The piano was invented in 1709 (probably slightly before) by Bartolomeo Cristofori, an Italian harpsichord maker. Many before had tried unsuccessfully to invent a "keyed dulicmer". The stir created by Pantaleon Hebenstreit and his large two-sided dulcimer caused instrument builders to try to adapt the harpsichord model to the task. But it was not until Cristofori invented the escapement (which allows the hammer to fall back slightly from the string after striking) that the "keyed dulcimer"became practical. Essentially he removed the "jack row" from a harpsichord, replacing it with felt dampers, then provided "little hammers" (martellati) covered with leather for the striking mechanisms.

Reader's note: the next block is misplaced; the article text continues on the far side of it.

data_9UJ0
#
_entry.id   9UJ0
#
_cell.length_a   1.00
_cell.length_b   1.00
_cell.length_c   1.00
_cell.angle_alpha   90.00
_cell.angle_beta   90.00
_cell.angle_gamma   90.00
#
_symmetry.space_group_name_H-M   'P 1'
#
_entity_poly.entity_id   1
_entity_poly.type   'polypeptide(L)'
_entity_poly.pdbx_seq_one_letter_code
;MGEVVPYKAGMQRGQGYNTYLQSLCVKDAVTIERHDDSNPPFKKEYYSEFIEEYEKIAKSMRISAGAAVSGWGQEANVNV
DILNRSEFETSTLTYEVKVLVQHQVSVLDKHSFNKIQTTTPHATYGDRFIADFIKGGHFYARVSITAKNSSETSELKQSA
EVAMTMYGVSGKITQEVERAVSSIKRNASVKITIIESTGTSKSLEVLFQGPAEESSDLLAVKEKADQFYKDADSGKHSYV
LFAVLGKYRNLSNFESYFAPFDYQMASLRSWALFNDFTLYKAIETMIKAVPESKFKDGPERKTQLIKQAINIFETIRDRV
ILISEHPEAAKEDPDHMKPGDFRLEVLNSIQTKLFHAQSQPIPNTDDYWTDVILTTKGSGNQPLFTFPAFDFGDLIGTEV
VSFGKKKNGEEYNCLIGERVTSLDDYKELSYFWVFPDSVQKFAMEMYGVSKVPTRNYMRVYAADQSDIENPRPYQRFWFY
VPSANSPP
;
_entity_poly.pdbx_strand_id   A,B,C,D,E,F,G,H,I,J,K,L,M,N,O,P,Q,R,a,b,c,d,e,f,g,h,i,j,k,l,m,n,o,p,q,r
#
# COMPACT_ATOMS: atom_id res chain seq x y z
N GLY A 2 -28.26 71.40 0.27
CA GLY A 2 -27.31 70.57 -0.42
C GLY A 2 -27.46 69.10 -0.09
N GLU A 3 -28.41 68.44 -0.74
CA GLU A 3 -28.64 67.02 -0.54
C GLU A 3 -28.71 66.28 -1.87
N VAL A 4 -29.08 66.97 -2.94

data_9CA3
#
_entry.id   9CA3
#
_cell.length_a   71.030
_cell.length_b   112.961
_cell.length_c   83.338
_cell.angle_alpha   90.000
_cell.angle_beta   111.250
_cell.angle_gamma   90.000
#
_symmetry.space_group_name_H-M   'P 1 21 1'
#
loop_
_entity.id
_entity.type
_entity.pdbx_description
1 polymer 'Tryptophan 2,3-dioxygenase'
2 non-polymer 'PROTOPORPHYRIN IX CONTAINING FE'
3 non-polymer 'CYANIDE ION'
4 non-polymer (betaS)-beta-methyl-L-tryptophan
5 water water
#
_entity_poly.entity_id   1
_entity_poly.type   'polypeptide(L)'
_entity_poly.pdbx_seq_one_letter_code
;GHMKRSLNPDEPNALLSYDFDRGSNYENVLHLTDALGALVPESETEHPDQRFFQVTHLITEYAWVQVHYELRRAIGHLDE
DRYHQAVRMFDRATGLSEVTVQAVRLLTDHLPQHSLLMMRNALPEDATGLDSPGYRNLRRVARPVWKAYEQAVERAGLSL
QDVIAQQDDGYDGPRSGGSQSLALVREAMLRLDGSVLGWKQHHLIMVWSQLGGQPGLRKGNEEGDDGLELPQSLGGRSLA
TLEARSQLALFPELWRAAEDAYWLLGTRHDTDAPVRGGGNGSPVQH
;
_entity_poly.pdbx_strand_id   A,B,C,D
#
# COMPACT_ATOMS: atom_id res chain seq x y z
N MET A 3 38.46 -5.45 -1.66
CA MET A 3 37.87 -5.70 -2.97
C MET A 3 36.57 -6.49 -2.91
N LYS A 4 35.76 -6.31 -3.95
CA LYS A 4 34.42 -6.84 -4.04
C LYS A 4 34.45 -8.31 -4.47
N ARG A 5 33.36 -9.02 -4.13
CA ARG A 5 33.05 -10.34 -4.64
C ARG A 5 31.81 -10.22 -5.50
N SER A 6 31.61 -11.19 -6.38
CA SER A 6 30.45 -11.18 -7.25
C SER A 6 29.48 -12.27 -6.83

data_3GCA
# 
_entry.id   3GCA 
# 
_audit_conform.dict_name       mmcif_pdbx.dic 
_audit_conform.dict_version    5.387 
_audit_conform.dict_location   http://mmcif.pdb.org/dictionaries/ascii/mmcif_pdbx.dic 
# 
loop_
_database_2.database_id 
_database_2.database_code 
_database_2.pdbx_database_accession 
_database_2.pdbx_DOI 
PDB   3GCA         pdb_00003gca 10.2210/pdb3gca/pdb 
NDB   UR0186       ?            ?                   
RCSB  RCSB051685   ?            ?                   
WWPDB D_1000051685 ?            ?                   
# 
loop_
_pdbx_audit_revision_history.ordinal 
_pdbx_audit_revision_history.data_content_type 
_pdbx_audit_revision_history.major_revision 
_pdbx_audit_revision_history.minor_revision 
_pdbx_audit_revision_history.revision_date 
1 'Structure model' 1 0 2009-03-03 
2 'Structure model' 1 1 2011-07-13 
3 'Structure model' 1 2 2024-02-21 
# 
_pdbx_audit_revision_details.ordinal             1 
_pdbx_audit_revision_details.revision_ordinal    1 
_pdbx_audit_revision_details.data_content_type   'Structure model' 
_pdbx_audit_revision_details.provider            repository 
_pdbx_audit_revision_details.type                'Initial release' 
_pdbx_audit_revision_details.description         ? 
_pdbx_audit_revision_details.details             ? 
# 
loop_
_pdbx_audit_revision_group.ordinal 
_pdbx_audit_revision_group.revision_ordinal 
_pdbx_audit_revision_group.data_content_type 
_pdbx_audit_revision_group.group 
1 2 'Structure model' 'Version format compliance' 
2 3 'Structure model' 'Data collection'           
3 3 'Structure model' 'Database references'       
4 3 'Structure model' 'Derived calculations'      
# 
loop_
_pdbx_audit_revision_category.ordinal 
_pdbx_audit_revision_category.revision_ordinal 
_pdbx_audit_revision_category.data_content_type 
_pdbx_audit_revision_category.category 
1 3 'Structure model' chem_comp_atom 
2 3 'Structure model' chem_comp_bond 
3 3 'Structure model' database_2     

Germany's Andreas Stein and Johann Silberman made further improvements, including larger frames,and more refined actions. Then in England the Broadwood Company introduced the foot pedal (the pedal was previously controlled by the knee), and partial metal frame (1821). Alpheas Babcock in Boston, USA invented the first cast iron frame in 1825, and the currently used method of "cross-stringing". These improvements along with a few other minor inventions were put into the Steinway of the 1850's. From that time no major changes were made until the 1980's when the MIDI and sound module additions attempted to combine the instrument with the electronic keyboard.